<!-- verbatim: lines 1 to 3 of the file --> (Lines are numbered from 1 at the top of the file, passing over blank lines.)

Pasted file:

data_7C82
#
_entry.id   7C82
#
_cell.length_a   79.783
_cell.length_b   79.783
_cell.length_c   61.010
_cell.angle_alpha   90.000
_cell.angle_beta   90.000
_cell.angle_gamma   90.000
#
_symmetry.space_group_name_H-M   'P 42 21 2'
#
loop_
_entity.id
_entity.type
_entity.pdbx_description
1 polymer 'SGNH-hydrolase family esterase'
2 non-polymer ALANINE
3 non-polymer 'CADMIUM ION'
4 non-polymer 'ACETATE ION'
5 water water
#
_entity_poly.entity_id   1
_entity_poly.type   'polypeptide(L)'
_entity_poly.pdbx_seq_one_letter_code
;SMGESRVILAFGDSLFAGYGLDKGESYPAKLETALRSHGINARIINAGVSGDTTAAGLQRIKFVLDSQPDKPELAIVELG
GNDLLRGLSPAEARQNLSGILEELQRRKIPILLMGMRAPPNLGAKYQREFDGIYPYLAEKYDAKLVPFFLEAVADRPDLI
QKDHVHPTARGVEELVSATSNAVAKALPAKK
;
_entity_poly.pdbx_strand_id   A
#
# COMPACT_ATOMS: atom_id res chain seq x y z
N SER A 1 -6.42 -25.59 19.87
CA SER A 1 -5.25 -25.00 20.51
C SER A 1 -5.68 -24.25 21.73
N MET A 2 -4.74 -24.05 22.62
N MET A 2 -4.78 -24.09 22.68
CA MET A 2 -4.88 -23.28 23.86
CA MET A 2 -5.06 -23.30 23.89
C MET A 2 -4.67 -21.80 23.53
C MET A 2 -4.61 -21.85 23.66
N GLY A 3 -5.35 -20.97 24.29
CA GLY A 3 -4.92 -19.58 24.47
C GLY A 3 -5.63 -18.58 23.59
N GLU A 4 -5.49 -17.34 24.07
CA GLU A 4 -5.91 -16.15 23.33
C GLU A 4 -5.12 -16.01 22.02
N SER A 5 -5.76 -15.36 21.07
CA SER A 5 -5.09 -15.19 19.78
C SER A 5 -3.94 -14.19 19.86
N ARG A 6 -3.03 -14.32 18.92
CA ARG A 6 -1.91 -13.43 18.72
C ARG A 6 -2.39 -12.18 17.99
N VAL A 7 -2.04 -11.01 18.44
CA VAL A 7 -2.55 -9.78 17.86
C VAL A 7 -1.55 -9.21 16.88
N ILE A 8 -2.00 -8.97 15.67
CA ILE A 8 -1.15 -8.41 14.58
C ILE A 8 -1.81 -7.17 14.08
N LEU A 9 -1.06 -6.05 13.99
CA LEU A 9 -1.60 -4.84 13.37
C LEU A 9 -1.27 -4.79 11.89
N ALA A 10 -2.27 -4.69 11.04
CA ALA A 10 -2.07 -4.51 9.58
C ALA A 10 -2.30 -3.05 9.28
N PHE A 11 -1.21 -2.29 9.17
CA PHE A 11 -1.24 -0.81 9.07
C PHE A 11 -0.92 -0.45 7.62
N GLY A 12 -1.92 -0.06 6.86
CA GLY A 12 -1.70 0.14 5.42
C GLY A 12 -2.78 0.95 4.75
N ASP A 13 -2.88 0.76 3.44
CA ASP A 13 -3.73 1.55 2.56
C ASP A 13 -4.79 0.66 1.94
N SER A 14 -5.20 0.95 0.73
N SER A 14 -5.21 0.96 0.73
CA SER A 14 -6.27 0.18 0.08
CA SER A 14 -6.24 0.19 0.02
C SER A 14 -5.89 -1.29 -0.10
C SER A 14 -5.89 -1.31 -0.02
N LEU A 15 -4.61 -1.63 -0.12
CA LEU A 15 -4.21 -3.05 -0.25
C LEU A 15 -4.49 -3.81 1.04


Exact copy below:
data_7C82
#
_entry.id   7C82